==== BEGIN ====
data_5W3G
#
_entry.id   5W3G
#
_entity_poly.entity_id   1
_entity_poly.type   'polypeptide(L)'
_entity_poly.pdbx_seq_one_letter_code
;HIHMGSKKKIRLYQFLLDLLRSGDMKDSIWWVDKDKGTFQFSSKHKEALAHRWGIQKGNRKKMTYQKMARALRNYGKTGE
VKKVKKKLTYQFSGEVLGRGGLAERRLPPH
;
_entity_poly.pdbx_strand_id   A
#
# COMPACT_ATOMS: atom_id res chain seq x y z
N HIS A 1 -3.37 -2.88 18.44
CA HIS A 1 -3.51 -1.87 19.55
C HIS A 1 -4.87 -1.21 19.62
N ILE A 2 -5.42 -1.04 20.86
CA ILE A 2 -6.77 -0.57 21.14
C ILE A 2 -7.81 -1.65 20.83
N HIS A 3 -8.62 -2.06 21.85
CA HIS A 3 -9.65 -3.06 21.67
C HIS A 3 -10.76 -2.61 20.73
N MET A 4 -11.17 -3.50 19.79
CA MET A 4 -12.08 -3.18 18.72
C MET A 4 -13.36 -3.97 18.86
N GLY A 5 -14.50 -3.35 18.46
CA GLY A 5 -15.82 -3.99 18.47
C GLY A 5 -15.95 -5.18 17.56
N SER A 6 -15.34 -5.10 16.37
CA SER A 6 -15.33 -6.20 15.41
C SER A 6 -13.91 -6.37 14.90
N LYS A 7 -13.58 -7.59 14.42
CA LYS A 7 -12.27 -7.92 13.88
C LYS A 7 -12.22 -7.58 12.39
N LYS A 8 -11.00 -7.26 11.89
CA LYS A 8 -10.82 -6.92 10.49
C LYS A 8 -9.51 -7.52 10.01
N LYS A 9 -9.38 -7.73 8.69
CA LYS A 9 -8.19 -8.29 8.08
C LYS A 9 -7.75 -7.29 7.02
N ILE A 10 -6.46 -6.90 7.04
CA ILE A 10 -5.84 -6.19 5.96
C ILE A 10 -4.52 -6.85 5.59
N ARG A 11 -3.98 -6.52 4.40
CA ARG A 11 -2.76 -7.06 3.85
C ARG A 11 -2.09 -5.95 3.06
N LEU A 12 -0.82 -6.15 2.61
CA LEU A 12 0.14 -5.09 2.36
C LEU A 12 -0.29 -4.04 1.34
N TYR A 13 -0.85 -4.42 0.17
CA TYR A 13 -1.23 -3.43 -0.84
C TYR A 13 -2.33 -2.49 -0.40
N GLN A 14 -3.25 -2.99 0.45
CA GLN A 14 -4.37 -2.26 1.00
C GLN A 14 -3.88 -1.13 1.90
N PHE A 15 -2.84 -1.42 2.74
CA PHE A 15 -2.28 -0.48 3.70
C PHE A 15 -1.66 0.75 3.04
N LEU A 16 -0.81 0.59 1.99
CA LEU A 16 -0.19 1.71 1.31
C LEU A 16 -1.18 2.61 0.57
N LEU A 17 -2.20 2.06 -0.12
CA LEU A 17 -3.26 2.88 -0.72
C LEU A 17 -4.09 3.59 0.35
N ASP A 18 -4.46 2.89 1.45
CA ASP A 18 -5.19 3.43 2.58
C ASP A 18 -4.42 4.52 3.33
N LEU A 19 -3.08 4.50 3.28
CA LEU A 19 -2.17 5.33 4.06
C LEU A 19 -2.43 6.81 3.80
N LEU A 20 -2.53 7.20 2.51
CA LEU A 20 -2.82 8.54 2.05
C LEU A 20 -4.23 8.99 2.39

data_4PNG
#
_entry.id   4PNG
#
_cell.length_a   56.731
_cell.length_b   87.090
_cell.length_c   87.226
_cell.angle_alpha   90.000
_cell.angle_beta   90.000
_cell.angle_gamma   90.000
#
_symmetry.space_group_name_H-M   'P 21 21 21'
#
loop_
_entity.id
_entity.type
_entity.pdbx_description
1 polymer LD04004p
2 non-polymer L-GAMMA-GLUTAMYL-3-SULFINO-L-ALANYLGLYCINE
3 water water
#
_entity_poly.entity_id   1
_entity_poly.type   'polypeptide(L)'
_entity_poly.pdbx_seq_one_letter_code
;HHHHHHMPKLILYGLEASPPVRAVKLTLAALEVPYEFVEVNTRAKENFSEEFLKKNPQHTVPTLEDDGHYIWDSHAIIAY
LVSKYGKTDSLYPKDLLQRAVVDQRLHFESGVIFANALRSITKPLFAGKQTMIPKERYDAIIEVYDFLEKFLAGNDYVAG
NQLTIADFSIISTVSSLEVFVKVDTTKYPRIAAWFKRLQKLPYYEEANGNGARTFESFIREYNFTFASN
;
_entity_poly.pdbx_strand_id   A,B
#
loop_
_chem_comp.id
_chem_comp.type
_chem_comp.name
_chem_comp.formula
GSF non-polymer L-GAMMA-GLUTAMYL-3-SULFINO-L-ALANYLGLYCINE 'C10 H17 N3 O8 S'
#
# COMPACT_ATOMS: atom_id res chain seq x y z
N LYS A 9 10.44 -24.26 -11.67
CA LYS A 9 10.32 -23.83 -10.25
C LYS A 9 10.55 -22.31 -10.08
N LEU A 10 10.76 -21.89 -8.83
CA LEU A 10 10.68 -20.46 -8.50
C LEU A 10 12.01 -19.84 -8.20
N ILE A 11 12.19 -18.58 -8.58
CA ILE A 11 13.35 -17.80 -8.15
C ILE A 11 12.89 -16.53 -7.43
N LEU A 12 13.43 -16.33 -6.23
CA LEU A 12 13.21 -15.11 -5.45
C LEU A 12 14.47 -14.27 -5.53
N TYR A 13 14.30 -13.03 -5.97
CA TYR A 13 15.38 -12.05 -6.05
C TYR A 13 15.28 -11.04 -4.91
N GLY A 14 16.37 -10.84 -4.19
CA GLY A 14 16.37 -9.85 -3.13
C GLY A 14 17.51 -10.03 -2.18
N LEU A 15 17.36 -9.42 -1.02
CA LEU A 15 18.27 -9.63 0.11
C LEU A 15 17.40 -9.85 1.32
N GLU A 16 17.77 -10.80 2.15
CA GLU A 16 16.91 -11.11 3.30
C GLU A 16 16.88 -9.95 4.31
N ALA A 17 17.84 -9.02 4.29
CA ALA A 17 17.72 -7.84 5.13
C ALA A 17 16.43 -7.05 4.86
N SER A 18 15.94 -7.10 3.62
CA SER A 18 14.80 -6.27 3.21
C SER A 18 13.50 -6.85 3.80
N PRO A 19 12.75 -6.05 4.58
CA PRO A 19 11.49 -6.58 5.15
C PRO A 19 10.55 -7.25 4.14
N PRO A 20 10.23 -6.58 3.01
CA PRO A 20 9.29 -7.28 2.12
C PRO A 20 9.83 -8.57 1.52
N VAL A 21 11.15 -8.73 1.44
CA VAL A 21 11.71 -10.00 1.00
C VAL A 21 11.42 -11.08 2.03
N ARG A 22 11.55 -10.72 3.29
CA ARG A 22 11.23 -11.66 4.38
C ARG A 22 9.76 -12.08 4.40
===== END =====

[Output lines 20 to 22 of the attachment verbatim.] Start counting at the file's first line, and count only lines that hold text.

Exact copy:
N HIS A 3 -8.62 -2.06 21.85
CA HIS A 3 -9.65 -3.06 21.67
C HIS A 3 -10.76 -2.61 20.73